#89 Factors Affecting Length of Stay Following Elective Posterior Lumbar Fusion: A Multivariable Analysis

Oral Posters: Quality of Spine Care

Presented by: M. Fu


J.A. Gruskay (1)
M. Fu (1)
D.D. Bohl (1)
M.L. Webb (1)
J.N. Grauer (1)

(1) Yale University School of Medicine, Department of Orthopedics and Rehabilitation, New Haven, CT, USA


Aims: Elective posterior lumbar fusion is a common surgical procedure, but reported length of hospital stay is variable (usually 3-7 days). To facilitate setting of realistic expectations and considering the significant costs of hospitalization, it would be ideal to have a clear understanding of the variables affecting length of stay (LOS) for this surgery. The effect of individual or select few factors on LOS has previously been evaluated. However, multivariate analysis using LOS as a dependent variable in order to separate potentially confounding variables has not been performed.

Methods: The charts of 103 patients undergoing elective, open 1-3 level posterior lumbar instrumented fusion (with or without decompression) by the orthopedic spine service at our institution between January 2010 and June 2012 were reviewed. LOS was determined from the date of surgery to the date of discharge.

Preoperative factors (patient demographics, previous surgery, levels instrumented, American Society of Anesthesiologists (ASA) score, and major medical comorbidities including diabetes, hypertension, malignancy, pulmonary disease or heart disease); intraoperative factors (complications, drain placement, estimated blood loss, blood transfusion, fluids administered, operating room time, and surgery time); and postoperative factors (drain removal, blood transfusion, complications, and discharge destination) were collected and analyzed with multivariable stepwise regression to determine predictors of LOS. “Postoperative complications” was excluded as an independent variable from the regression analysis because of its close relationship with LOS.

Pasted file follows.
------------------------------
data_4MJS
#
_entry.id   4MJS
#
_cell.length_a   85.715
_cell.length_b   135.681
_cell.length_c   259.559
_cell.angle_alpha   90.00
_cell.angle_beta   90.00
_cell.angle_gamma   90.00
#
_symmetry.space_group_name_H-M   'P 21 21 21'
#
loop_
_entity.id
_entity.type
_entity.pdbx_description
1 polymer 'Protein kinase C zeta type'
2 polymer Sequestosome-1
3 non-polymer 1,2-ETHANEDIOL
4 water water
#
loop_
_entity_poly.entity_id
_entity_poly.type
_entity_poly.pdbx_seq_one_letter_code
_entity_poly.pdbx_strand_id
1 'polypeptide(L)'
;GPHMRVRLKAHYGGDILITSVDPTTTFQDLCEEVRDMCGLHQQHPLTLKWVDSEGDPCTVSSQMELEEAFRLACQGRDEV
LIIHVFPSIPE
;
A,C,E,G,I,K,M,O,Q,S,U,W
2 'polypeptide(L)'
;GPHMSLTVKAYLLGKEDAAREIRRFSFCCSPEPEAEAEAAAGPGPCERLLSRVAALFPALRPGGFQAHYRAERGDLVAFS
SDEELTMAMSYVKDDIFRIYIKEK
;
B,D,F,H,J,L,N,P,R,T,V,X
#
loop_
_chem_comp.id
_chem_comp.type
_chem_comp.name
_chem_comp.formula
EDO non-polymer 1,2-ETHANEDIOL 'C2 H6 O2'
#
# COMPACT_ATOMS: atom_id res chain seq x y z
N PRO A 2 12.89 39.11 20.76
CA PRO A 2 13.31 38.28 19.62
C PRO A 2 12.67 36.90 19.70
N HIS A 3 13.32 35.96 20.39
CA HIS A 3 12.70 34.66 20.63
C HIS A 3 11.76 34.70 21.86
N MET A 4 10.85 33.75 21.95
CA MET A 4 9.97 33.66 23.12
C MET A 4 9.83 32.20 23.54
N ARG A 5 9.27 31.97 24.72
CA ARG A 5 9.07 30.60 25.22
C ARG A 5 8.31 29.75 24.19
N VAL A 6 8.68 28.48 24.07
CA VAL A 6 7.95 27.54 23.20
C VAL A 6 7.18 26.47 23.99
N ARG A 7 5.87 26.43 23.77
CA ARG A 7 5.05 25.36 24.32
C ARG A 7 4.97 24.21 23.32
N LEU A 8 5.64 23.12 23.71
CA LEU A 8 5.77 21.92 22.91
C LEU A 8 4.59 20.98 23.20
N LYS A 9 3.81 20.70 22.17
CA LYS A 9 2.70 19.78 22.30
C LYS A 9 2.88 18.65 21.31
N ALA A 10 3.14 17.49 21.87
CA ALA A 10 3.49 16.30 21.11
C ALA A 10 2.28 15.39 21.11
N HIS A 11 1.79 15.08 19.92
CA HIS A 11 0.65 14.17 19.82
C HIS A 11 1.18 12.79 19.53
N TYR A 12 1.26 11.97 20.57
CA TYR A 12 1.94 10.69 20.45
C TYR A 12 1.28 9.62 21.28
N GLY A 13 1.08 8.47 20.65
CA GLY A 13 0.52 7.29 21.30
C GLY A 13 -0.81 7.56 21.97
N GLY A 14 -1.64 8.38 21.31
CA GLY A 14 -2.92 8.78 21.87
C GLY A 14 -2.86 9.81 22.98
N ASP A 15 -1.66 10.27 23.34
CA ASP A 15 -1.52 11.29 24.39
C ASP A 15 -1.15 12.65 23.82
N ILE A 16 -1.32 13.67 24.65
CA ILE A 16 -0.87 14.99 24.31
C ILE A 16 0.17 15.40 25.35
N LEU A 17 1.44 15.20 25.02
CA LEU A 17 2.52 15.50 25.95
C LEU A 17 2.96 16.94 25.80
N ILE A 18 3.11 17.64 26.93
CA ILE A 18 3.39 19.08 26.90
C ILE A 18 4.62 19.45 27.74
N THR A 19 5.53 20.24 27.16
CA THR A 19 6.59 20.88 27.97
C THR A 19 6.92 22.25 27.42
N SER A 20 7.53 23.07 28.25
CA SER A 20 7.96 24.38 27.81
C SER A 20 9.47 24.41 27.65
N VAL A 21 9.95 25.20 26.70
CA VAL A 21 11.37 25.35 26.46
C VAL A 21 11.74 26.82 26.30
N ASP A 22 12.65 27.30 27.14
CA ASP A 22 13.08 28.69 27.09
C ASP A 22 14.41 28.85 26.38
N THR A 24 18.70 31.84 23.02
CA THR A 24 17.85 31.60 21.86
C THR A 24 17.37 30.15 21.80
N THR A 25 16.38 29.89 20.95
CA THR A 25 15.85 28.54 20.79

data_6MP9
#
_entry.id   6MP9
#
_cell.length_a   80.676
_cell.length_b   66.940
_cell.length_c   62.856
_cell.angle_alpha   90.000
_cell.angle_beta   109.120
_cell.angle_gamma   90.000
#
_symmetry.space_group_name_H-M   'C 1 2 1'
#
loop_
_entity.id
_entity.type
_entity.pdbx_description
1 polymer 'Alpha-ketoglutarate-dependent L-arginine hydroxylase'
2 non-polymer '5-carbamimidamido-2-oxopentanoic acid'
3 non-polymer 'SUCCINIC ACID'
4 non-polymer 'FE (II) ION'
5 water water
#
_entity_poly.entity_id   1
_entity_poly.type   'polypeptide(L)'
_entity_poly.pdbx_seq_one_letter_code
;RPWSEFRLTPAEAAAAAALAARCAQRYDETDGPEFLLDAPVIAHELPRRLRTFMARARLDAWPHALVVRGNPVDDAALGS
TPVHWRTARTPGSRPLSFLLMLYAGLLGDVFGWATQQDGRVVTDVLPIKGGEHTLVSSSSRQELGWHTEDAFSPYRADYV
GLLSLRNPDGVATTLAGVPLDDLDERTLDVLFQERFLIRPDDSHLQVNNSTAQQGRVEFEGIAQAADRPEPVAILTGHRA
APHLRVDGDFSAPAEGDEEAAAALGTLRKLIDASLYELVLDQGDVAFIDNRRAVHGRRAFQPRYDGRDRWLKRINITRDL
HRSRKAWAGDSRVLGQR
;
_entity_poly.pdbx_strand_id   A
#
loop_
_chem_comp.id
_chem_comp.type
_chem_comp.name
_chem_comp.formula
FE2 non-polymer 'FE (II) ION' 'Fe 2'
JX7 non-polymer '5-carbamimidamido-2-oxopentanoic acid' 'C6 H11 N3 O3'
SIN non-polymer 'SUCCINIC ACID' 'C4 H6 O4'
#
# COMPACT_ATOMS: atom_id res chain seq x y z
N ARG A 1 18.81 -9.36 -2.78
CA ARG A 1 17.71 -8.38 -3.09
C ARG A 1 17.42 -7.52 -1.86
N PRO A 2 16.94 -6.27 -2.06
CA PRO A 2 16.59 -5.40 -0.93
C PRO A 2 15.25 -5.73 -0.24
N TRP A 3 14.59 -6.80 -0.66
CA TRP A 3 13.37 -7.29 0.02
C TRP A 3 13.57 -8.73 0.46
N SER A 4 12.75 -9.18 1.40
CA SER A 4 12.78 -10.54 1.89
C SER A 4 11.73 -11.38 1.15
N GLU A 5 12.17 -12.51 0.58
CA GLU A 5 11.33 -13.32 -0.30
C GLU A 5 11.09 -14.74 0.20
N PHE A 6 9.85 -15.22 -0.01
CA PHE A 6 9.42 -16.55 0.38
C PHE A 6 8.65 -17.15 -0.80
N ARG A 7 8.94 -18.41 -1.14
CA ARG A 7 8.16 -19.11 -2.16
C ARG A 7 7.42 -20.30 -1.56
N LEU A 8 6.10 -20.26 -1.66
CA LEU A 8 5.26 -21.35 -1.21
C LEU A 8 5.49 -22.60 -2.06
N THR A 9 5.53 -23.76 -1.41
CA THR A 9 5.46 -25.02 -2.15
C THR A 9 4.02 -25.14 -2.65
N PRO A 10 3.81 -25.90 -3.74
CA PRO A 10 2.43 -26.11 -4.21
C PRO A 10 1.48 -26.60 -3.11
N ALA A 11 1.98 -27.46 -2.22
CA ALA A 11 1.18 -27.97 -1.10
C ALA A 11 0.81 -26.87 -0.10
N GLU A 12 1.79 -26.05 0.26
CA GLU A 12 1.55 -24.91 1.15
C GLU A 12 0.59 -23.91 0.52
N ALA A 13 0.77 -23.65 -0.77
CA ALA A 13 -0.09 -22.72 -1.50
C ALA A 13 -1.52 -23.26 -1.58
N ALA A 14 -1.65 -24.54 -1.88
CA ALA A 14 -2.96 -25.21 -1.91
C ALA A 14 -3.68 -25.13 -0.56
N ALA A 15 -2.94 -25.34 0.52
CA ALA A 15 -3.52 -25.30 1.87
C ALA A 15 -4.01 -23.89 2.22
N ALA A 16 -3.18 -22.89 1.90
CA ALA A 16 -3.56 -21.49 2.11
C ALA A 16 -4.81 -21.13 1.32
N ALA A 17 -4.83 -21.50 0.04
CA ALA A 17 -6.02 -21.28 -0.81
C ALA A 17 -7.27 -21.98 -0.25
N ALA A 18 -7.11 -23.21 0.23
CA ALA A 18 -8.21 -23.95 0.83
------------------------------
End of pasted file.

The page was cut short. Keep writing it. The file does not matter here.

Results: Average LOS was 3.6 ± 1.8 days (mean+SD) with the range 0-12 days. Of this cohort, 79% (81 of 103) had a stay of four days or less. The only preoperative variables associated with increased LOS in the multivariable model were age (p = 0.038) and ASA score (p = 0.001). History of heart disease (p= 0.005) was significantly associated with a shorter hospital stay.

Intraoperative complications included six dural tears and one pedicle fracture. No intraoperative factors were found to be associated with a longer LOS.

Postoperative complications occurred in 32% of patients (33 of 103). Common complications included: anemia requiring transfusion(11), altered mental status (8), pneumonia (4), hardware complications requiring re-operation(3). Only one serious complication, renal failure, occurred. Average LOS for patients with a post-op complication was 5.1 ± 2.3 days vs. 2.9 ± 0.9 days for patients with no complication (p < 0.001). Discharge to a sub-acute or nursing facility was significantly associated with increased length of stay but cause and effect are difficult to separate (p < 0.001).

Conclusion: Patients that are older and have widespread systemic disease (increased ASA score) tend to stay in the hospital longer after elective, open spinal fusion. Contrary to our expectations, no single comorbidity was predictive of longer hospital stays. Heart disease was associated with a shorter length of stay, but this may have been due to a more extensive preoperative workup and closer medical management in hospital. Intraoperative events did not affect LOS, however postoperative events did. This data should prove useful for counseling patients and setting expectations of patients and health care teams.